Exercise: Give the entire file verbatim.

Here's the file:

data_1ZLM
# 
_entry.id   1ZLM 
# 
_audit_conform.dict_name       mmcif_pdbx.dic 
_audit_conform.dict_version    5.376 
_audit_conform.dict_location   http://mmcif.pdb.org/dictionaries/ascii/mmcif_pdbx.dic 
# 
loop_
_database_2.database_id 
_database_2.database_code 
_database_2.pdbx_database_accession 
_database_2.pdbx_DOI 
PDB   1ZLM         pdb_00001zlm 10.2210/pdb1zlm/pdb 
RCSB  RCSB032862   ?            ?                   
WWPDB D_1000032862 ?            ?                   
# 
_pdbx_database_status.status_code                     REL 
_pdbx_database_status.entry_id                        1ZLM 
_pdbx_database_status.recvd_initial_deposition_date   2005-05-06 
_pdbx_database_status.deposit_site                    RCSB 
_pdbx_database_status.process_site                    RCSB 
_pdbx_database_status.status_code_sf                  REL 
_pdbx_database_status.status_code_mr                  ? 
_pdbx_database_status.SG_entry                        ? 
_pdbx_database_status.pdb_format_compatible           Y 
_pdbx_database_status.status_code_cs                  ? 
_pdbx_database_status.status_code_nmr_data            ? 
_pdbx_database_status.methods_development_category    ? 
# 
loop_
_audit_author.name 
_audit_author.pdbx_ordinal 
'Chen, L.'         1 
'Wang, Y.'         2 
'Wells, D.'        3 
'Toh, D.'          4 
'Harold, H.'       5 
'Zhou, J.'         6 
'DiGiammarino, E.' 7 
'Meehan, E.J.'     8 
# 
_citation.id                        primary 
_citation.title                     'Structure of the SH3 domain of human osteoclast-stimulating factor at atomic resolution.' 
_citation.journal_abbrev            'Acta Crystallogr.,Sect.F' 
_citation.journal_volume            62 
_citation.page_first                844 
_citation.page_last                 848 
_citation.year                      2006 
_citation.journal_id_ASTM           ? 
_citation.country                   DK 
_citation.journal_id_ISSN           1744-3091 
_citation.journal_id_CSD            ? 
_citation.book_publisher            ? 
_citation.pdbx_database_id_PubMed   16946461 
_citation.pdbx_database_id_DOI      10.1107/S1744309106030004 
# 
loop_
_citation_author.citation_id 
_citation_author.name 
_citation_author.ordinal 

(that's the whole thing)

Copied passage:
data_1ZLM
# 
_entry.id   1ZLM 
# 
_audit_conform.dict_name       mmcif_pdbx.dic 
_audit_conform.dict_version    5.376 
_audit_conform.dict_location   http://mmcif.pdb.org/dictionaries/ascii/mmcif_pdbx.dic 
# 
loop_
_database_2.database_id 
_database_2.database_code 
_database_2.pdbx_database_accession 
_database_2.pdbx_DOI 
PDB   1ZLM         pdb_00001zlm 10.2210/pdb1zlm/pdb 
RCSB  RCSB032862   ?            ?                   
WWPDB D_1000032862 ?            ?                   
# 
_pdbx_database_status.status_code                     REL 
_pdbx_database_status.entry_id                        1ZLM 
_pdbx_database_status.recvd_initial_deposition_date   2005-05-06 
_pdbx_database_status.deposit_site                    RCSB 
_pdbx_database_status.process_site                    RCSB 
_pdbx_database_status.status_code_sf                  REL 
_pdbx_database_status.status_code_mr                  ? 
_pdbx_database_status.SG_entry                        ? 
_pdbx_database_status.pdb_format_compatible           Y 
_pdbx_database_status.status_code_cs                  ? 
_pdbx_database_status.status_code_nmr_data            ? 
_pdbx_database_status.methods_development_category    ? 
# 
loop_
_audit_author.name 
_audit_author.pdbx_ordinal 
'Chen, L.'         1 
'Wang, Y.'         2 
'Wells, D.'        3 
'Toh, D.'          4 
'Harold, H.'       5 
'Zhou, J.'         6 
'DiGiammarino, E.' 7 
'Meehan, E.J.'     8 
# 
_citation.id                        primary 
_citation.title                     'Structure of the SH3 domain of human osteoclast-stimulating factor at atomic resolution.' 
_citation.journal_abbrev            'Acta Crystallogr.,Sect.F' 
_citation.journal_volume            62 
_citation.page_first                844 
_citation.page_last                 848 
_citation.year                      2006 
_citation.journal_id_ASTM           ? 
_citation.country                   DK 
_citation.journal_id_ISSN           1744-3091 
_citation.journal_id_CSD            ? 
_citation.book_publisher            ? 
_citation.pdbx_database_id_PubMed   16946461 
_citation.pdbx_database_id_DOI      10.1107/S1744309106030004 
# 
loop_
_citation_author.citation_id 
_citation_author.name 
_citation_author.ordinal 